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Announcing our exciting new Elements series
About this Cambridge Elements series
Latin American politics and society are at a crossroads, simultaneously confronting serious challenges and remarkable opportunities that are likely to be shaped by formal institutions and informal practices alike. The new Politics and Society in Latin America Cambridge Elements series will offer multidisciplinary and methodologically pluralist contributions on the most important topics and problems confronted by the region.
The series seeks two types of contributions (averaging 25,000 words in length): 1) state of the art and agenda-setting pieces, primarily by established scholars in the field; and 2) empirically rich contributions on cutting-edge and emerging topics in Latin American politics and society. The series’ intended audiences are faculty, students, and practitioners.
Areas of interest
Contemporary Latin America faces profound challenges and opportunities: authoritarian enclaves in nascent democracies, distributive conflict amidst declining socioeconomic inequality, environmental crisis and reform, and continuous attempts at reforming institutions and incorporating new forms of citizenship. In light of these historical transformations, the series aims to address perennial questions on the origins of social and political order; the salience and character of ethnic and national identity; the definition, durability, and force of formal institutions; the evolution and resilience of informal practices; and the relative importance of material and non-material motivations in political and economic behavior, among others. The series welcomes contributions on state-building, democratization, transitional justice, authoritarianism, populism, different forms of inequality, political parties and social movements, identity and gender politics, resource extraction, environmental degradation and sustainability, sub-national governments, violence, organized crime, corruption, informality, governance, urban development, and demographic changes, among other topics.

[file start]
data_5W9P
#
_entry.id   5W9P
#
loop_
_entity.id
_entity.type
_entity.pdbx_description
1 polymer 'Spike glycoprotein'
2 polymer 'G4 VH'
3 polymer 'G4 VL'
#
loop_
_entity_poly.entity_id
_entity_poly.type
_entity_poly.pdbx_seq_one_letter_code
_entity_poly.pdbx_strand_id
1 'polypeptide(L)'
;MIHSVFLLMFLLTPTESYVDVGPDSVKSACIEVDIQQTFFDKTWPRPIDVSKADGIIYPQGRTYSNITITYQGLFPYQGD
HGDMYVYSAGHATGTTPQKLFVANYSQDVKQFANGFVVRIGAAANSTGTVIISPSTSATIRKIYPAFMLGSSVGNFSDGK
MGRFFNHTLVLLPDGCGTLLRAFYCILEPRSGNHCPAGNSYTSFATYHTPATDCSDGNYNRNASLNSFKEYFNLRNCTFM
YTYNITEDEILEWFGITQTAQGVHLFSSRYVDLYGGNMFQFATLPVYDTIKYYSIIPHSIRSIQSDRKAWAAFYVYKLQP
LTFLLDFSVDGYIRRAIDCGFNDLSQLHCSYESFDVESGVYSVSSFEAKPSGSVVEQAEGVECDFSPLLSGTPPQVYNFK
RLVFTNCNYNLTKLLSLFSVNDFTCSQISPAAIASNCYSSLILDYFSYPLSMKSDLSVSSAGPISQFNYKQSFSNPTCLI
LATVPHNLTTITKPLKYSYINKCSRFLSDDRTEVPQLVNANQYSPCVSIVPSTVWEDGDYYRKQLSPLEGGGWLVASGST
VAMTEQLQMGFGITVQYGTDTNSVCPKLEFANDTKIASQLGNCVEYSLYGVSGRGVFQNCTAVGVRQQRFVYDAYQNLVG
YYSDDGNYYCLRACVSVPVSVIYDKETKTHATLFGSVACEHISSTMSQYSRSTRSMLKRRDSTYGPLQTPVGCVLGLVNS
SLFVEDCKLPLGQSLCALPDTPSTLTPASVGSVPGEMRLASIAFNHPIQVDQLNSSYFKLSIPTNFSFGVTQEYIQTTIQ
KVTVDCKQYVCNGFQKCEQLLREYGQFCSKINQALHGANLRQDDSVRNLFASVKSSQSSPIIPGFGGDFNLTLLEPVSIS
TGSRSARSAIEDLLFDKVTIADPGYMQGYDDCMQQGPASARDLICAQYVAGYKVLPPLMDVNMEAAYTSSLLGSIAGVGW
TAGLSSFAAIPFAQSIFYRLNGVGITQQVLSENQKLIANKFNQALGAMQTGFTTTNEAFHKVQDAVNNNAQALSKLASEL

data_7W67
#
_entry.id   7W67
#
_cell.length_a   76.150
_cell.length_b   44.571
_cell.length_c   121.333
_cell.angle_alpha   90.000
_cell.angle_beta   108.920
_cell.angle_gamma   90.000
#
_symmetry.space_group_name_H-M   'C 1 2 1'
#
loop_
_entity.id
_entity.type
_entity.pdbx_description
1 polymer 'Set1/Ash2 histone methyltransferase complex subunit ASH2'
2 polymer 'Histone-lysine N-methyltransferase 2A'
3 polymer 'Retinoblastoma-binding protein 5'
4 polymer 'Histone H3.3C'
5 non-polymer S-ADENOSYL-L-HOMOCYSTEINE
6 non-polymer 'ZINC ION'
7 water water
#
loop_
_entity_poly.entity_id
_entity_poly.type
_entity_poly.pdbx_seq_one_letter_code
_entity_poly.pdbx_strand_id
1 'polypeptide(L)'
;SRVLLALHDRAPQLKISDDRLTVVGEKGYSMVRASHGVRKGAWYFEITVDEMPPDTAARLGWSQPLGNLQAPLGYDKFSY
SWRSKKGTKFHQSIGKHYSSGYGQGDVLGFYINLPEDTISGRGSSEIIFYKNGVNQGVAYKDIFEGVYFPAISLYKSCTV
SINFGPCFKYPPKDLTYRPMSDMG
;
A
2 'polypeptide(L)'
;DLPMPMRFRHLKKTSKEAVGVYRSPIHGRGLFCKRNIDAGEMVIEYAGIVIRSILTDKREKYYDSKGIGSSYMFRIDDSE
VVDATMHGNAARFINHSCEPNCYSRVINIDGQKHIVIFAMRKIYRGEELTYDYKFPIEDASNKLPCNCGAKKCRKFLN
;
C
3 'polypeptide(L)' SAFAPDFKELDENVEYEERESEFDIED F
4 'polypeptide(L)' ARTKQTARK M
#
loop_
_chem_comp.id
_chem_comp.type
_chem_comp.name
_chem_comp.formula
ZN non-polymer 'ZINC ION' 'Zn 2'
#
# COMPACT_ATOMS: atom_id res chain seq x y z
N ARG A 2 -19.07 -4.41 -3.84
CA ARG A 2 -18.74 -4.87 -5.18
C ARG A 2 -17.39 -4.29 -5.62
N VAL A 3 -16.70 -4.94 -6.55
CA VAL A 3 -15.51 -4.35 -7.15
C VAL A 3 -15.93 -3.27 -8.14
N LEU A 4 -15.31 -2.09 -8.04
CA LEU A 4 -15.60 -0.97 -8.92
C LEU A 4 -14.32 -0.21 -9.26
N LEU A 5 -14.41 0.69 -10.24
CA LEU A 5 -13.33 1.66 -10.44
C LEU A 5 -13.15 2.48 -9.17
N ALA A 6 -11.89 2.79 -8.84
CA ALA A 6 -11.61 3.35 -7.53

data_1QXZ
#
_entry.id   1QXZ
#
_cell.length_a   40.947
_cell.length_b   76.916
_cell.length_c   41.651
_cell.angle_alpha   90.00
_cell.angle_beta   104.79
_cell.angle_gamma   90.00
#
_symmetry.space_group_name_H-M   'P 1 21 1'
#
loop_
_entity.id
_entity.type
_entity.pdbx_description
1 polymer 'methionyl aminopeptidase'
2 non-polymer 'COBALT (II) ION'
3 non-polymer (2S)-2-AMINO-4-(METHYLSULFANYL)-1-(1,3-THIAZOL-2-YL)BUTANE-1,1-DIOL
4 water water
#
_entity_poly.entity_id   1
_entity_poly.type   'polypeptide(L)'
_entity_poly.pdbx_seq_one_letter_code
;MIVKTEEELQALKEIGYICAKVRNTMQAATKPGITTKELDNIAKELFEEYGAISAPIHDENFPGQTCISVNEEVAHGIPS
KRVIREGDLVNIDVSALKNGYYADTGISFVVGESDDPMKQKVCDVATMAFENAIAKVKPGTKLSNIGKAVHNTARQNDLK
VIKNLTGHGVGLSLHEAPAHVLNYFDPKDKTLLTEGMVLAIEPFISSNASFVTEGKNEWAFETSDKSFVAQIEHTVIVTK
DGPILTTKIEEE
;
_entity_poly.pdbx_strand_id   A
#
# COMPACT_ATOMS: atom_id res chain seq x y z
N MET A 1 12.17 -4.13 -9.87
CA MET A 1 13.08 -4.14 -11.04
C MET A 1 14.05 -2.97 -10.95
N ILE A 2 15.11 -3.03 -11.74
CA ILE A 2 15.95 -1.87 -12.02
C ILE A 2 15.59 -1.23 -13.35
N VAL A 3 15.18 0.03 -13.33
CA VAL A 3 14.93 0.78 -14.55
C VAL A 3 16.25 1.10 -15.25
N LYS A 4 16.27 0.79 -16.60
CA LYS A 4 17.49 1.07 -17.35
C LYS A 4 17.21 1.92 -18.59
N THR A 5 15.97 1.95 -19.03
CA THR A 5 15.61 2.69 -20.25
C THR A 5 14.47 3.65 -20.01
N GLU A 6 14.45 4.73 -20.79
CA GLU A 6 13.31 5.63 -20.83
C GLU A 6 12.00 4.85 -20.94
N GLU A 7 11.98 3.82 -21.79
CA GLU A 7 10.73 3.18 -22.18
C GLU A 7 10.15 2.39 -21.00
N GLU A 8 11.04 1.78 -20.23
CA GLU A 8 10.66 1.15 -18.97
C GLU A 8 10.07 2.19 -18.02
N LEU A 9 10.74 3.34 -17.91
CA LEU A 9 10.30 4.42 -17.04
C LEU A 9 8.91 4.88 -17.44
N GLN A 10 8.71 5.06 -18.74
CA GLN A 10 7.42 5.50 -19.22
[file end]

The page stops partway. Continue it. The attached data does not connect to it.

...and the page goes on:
About the editors
Tulia G. Falleti is the Class of 1965 Term Associate Professor of Political Science, Director of the Latin American and Latino Studies Program, and Senior Fellow of the Leonard Davis Institute for Health Economics at the University of Pennsylvania. She received her BA in Sociology from the Universidad de Buenos Aires and her Ph.D. in Political Science from Northwestern University. Falleti is the author of Decentralization and Subnational Politics in Latin America (Cambridge University Press, 2010), which earned the Donna Lee Van Cott Award for best book on political institutions from the Latin American Studies Association. She is co-editor, with Orfeo Fioretos and Adam Sheingate, of The Oxford Handbook of Historical Institutionalism (Oxford University Press, 2016), among other edited books. Her articles on decentralization, federalism, authoritarianism, and qualitative methods have appeared in edited volumes and journals such as the American Political Science Review, Comparative Political Studies, Publius, Studies in Comparative International Development, and Qualitative Sociology, among others.